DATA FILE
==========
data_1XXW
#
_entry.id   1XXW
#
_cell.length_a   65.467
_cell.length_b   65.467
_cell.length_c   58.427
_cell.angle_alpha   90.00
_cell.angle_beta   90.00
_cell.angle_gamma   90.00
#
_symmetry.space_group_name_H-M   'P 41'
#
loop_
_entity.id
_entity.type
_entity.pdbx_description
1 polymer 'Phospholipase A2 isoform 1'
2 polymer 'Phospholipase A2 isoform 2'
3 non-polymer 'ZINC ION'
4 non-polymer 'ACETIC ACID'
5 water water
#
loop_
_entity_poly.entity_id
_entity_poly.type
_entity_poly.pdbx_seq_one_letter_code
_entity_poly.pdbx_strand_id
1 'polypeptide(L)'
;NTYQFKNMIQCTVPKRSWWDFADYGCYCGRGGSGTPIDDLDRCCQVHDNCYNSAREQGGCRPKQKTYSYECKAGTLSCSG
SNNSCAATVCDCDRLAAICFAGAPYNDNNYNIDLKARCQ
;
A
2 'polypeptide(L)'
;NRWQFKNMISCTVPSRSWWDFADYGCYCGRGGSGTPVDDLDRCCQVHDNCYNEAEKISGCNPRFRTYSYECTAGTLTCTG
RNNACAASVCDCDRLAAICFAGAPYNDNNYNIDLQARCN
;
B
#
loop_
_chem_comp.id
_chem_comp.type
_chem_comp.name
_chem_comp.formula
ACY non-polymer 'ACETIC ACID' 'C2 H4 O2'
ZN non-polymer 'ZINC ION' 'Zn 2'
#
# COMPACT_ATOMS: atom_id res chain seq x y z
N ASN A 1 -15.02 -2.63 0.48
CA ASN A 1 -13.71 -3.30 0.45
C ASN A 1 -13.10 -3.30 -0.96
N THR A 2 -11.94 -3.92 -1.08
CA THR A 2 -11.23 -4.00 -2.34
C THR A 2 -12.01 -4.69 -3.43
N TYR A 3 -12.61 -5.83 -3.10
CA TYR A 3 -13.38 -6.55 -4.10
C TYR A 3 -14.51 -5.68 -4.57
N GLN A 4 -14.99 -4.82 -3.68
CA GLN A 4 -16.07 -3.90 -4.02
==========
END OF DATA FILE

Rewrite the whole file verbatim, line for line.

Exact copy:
data_1XXW
#
_entry.id   1XXW
#
_cell.length_a   65.467
_cell.length_b   65.467
_cell.length_c   58.427
_cell.angle_alpha   90.00
_cell.angle_beta   90.00
_cell.angle_gamma   90.00
#
_symmetry.space_group_name_H-M   'P 41'
#
loop_
_entity.id
_entity.type
_entity.pdbx_description
1 polymer 'Phospholipase A2 isoform 1'
2 polymer 'Phospholipase A2 isoform 2'
3 non-polymer 'ZINC ION'
4 non-polymer 'ACETIC ACID'
5 water water
#
loop_
_entity_poly.entity_id
_entity_poly.type
_entity_poly.pdbx_seq_one_letter_code
_entity_poly.pdbx_strand_id
1 'polypeptide(L)'
;NTYQFKNMIQCTVPKRSWWDFADYGCYCGRGGSGTPIDDLDRCCQVHDNCYNSAREQGGCRPKQKTYSYECKAGTLSCSG
SNNSCAATVCDCDRLAAICFAGAPYNDNNYNIDLKARCQ
;
A
2 'polypeptide(L)'
;NRWQFKNMISCTVPSRSWWDFADYGCYCGRGGSGTPVDDLDRCCQVHDNCYNEAEKISGCNPRFRTYSYECTAGTLTCTG
RNNACAASVCDCDRLAAICFAGAPYNDNNYNIDLQARCN
;
B
#
loop_
_chem_comp.id
_chem_comp.type
_chem_comp.name
_chem_comp.formula
ACY non-polymer 'ACETIC ACID' 'C2 H4 O2'
ZN non-polymer 'ZINC ION' 'Zn 2'
#
# COMPACT_ATOMS: atom_id res chain seq x y z
N ASN A 1 -15.02 -2.63 0.48
CA ASN A 1 -13.71 -3.30 0.45
C ASN A 1 -13.10 -3.30 -0.96
N THR A 2 -11.94 -3.92 -1.08
CA THR A 2 -11.23 -4.00 -2.34
C THR A 2 -12.01 -4.69 -3.43
N TYR A 3 -12.61 -5.83 -3.10
CA TYR A 3 -13.38 -6.55 -4.10
C TYR A 3 -14.51 -5.68 -4.57
N GLN A 4 -14.99 -4.82 -3.68
CA GLN A 4 -16.07 -3.90 -4.02